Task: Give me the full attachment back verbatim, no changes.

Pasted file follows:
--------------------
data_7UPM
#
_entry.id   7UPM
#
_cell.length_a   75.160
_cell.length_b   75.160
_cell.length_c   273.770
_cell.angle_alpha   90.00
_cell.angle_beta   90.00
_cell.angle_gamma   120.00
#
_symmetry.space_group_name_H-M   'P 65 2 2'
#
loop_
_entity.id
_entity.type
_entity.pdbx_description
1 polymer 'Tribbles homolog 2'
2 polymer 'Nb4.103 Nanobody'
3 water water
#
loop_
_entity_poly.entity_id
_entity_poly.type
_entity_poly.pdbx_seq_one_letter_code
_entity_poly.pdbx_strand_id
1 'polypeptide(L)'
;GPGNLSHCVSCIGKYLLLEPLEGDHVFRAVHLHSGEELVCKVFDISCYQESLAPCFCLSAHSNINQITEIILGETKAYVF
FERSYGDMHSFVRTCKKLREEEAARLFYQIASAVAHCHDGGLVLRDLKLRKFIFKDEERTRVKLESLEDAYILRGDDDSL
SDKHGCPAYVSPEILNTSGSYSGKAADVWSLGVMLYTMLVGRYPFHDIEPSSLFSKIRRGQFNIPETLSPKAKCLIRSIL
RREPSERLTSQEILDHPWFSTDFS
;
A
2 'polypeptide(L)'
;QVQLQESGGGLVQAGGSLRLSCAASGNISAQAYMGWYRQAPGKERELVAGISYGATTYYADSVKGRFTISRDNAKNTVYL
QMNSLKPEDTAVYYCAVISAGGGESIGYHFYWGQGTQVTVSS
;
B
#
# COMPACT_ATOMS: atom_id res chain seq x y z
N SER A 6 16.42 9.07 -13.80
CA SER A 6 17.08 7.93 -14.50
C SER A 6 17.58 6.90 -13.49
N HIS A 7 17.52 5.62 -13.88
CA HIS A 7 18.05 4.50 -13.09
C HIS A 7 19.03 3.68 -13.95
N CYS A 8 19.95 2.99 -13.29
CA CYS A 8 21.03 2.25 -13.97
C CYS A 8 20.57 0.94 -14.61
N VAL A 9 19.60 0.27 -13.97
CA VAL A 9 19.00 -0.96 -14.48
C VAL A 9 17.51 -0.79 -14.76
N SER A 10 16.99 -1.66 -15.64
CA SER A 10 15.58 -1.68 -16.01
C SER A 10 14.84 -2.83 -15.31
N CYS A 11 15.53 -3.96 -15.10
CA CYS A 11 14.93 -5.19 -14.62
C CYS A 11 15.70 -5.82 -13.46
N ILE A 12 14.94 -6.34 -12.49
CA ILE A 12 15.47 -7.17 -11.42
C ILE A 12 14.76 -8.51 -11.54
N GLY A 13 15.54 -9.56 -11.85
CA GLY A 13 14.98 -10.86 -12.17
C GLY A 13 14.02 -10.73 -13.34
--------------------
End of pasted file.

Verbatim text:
data_7UPM
#
_entry.id   7UPM
#
_cell.length_a   75.160
_cell.length_b   75.160
_cell.length_c   273.770
_cell.angle_alpha   90.00
_cell.angle_beta   90.00
_cell.angle_gamma   120.00
#
_symmetry.space_group_name_H-M   'P 65 2 2'
#
loop_
_entity.id
_entity.type
_entity.pdbx_description
1 polymer 'Tribbles homolog 2'
2 polymer 'Nb4.103 Nanobody'
3 water water
#
loop_
_entity_poly.entity_id
_entity_poly.type
_entity_poly.pdbx_seq_one_letter_code
_entity_poly.pdbx_strand_id
1 'polypeptide(L)'
;GPGNLSHCVSCIGKYLLLEPLEGDHVFRAVHLHSGEELVCKVFDISCYQESLAPCFCLSAHSNINQITEIILGETKAYVF
FERSYGDMHSFVRTCKKLREEEAARLFYQIASAVAHCHDGGLVLRDLKLRKFIFKDEERTRVKLESLEDAYILRGDDDSL
SDKHGCPAYVSPEILNTSGSYSGKAADVWSLGVMLYTMLVGRYPFHDIEPSSLFSKIRRGQFNIPETLSPKAKCLIRSIL
RREPSERLTSQEILDHPWFSTDFS
;
A
2 'polypeptide(L)'
;QVQLQESGGGLVQAGGSLRLSCAASGNISAQAYMGWYRQAPGKERELVAGISYGATTYYADSVKGRFTISRDNAKNTVYL
QMNSLKPEDTAVYYCAVISAGGGESIGYHFYWGQGTQVTVSS
;
B
#
# COMPACT_ATOMS: atom_id res chain seq x y z
N SER A 6 16.42 9.07 -13.80
CA SER A 6 17.08 7.93 -14.50
C SER A 6 17.58 6.90 -13.49
N HIS A 7 17.52 5.62 -13.88
CA HIS A 7 18.05 4.50 -13.09
C HIS A 7 19.03 3.68 -13.95
N CYS A 8 19.95 2.99 -13.29
CA CYS A 8 21.03 2.25 -13.97
C CYS A 8 20.57 0.94 -14.61
N VAL A 9 19.60 0.27 -13.97
CA VAL A 9 19.00 -0.96 -14.48
C VAL A 9 17.51 -0.79 -14.76
N SER A 10 16.99 -1.66 -15.64
CA SER A 10 15.58 -1.68 -16.01
C SER A 10 14.84 -2.83 -15.31
N CYS A 11 15.53 -3.96 -15.10
CA CYS A 11 14.93 -5.19 -14.62
C CYS A 11 15.70 -5.82 -13.46
N ILE A 12 14.94 -6.34 -12.49
CA ILE A 12 15.47 -7.17 -11.42
C ILE A 12 14.76 -8.51 -11.54
N GLY A 13 15.54 -9.56 -11.85
CA GLY A 13 14.98 -10.86 -12.17
C GLY A 13 14.02 -10.73 -13.34